A pro triathlete’s guide to Christmas training

Pro triathlete Tom Bishop shares his best advice on training over the Christmas period.

Triathlete Tom Bishop drinking coffee

The festive season can come around fast, or interminably slow if you get a countdown from your other half from October! We had our tree up on the final weekend of November, which meant that I finally had to concede any level of control in the household.

Advertisement

I managed to hold out an extra week for the mince pies, though, and the advent calendar is still going strong. Albeit the premature start to festivities, I’m warming to the holiday cheer and I think it’s a great time of year for some fun, relaxed training, alongside a few challenges.

The easiest way to approach training around Christmas time is to keep relaxed. We have a saying in our group in Leeds whenever talk of racing, training intensity or just overdoing it arises. We just say “it’s only December”, and it’s the same for October and November, too.

But the point is valid through to the new year and even January, to an extent. Your coach, if you have one, will understand the complications of the holidays and you should never be stressed about fitting in training sessions if it doesn’t quite fit with family or social plans.

How to plan training over Christmas

Running in snow

Speak with your coach if your week needs to be adjusted. I like to take away the barriers of the Gregorian week by which you would normally structure your training and instead take your entire holiday as it comes and figure out what sessions you need to fit throughout this period.

Here’s an example of what I intend to do this Christmas (though, it’ll be fully flexible).

My festive period runs from 23 December to 3 January. That’s 12 days where training is ‘interrupted’, so I’ll just treat this as a block. I’ve not discussed the finer details with my coach yet, but I’ll aim to fit in around 4-5 long rides, 6-8 swims, and 10 runs.

Another way to look at it is to target a certain volume over the period, similar to Strava’s Festive 500 (a challenge to cover 500km between Christmas Eve and New Year’s Eve). Go for whatever you (or your coach) think is a realistic target. Make sure you plan days off or get something short done in the morning so you can fully enjoy the celebrations.

The festive period for me is never about training to smash out a few big weeks; it’s about relaxing and recovering. I usually try to train a little bit harder before Christmas just so I can sit back and relax a bit more.

Try something new

Cyclist pushing bike in cyclocross race

Christmas also offers up a fantastic opportunity to challenge yourself. Hopefully by now you’re back into a bit of easy training and finding a bit of fitness again. Maybe you’ve done a few winter races like cross country, cyclocross and duathlon (I wish I was able to race a few cross counties, but unfortunately my injury has prevented that this year).

Whatever your current state of fitness, there’s always a few opportunities to try something that you wouldn’t usually. You might have a bit more time to ride a bit longer than usual or even join in with a group ride that your schedule doesn’t normally allow.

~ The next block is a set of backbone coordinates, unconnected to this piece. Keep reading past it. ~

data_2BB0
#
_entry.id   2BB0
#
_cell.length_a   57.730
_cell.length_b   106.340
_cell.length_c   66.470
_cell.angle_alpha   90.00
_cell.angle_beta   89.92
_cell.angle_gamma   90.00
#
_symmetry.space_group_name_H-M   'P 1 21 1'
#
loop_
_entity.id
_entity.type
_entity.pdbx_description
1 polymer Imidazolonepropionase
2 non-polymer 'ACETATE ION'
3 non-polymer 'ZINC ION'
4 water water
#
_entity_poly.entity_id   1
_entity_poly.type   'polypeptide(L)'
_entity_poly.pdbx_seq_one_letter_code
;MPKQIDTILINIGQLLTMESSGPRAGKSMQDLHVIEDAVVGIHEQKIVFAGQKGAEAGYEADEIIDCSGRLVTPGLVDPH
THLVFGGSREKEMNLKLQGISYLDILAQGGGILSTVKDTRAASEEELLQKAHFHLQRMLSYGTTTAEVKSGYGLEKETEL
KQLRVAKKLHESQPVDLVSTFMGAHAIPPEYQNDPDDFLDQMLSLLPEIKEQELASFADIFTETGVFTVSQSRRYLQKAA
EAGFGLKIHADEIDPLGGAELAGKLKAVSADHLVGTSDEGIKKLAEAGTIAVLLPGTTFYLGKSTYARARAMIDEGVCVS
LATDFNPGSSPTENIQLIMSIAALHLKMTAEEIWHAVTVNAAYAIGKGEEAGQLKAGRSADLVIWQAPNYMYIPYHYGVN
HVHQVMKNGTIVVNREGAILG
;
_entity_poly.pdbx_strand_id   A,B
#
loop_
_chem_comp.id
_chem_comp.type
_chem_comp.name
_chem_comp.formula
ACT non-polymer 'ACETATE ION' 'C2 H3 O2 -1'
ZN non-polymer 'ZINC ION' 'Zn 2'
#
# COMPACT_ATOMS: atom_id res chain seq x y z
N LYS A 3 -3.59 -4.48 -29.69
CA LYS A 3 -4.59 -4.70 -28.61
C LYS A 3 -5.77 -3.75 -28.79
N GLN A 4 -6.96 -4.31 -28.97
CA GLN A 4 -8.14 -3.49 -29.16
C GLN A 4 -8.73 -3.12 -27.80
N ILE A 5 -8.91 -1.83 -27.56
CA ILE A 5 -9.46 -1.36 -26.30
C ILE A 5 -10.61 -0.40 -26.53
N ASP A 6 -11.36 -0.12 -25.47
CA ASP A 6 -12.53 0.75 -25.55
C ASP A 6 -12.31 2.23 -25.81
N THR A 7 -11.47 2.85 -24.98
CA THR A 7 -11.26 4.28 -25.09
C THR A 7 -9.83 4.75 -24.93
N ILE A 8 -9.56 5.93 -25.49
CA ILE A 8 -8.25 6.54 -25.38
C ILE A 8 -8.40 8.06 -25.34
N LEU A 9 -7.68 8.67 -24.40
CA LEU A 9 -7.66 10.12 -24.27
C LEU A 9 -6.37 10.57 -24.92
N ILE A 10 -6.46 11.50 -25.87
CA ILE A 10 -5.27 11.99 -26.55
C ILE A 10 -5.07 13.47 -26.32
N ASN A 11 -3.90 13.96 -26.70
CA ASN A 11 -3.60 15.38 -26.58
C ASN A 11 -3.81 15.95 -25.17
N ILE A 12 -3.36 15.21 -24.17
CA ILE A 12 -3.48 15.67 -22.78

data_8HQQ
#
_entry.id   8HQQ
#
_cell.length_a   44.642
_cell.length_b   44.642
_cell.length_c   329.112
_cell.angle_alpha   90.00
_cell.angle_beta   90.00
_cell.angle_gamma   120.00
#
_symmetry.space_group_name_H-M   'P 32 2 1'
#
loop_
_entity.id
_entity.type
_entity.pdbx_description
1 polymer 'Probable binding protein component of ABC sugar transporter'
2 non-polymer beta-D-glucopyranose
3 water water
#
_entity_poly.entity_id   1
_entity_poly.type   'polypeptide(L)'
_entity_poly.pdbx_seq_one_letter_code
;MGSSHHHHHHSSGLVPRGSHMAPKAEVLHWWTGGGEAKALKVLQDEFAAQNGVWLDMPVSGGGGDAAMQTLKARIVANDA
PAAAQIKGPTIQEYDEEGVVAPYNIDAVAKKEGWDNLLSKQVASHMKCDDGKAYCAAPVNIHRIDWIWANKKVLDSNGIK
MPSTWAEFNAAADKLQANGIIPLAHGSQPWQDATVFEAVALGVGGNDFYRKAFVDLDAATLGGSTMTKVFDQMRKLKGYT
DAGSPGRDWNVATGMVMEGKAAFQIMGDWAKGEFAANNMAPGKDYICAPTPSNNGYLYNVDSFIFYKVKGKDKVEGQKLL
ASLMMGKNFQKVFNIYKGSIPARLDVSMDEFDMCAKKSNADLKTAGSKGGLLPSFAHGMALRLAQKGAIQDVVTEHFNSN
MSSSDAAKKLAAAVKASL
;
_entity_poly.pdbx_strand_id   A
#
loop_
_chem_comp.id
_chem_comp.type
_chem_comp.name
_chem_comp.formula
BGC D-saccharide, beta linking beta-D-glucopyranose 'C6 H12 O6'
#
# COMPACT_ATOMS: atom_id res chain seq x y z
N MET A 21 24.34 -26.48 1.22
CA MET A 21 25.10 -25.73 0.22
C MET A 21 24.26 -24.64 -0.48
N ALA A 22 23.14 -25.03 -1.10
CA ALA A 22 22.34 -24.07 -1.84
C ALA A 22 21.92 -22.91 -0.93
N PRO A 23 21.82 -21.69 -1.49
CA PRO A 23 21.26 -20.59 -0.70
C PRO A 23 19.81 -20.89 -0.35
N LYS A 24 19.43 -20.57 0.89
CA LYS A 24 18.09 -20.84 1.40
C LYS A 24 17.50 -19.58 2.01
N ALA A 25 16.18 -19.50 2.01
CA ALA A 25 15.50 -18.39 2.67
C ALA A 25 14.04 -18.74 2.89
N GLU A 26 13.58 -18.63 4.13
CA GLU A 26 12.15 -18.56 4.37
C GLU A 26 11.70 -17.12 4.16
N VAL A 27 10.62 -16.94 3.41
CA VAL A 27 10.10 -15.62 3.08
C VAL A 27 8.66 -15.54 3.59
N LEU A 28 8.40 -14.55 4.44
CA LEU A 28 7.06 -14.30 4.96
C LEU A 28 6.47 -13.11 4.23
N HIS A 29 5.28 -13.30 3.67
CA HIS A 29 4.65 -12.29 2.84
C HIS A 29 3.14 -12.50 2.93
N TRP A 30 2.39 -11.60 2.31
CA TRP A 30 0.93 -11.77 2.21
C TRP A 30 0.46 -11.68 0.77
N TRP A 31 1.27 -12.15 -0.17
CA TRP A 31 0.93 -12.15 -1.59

I’m going to make the most of being at home and finding some new routes in the Peak District, as well as doing some easy training with my brother (former pro triathlete David Bishop) like the old times. I have a few friends local to the area, too, and it will be a nice mix-up of routine to meet up for a relaxed training ride and a cafe or pub stop en route.

There are also plenty of festive races to enter, either for fun or a test of current fitness. Parkruns sometimes adjust their schedule to suit Christmas morning, so check with your local event. Look for runs on Boxing Day, New Year’s Eve and New Year’s Day as well, as there are normally a few around. I’m convinced they were originally organised to shake out the hangover and over-indulgence.

Accept a little overindulgence

Triathlete Tom Bishop having a beer

On that topic, it’s fine to overindulge or have a few extra sherries if you want to. Sticking to a strict diet will cause more stress than abstaining, so allow yourself a few extra chocolates seconds, or even thirds!

Christmas doesn’t have to be unhealthy, though. There’s a lot of healthy meals you can make, especially with an abundance of leftovers, such as stews, curries, stir-fries and soups, to name a few examples. The internet is full of great ideas.

To sign off, 2021 has been another challenging year, but we all were able to enjoy the sport we love, as a racer, a coach or even a spectator. Let’s hope in 2022 we see another move towards normality and a healthier world.

Finally, if you want to know if you should train on Christmas Day read this story about Seb Coe in the winter of 1979. He recalls getting an early run done so to enjoy his Christmas dinner, only to be later agitated by the doubt of what his rivals might be doing and so went for a second run.

Advertisement

In a conversation with Steve Ovett, years later, they laugh about the Olympic Champion’s doubts, but his rival may have got the better of him, asking, “Did you only go out twice that day?!”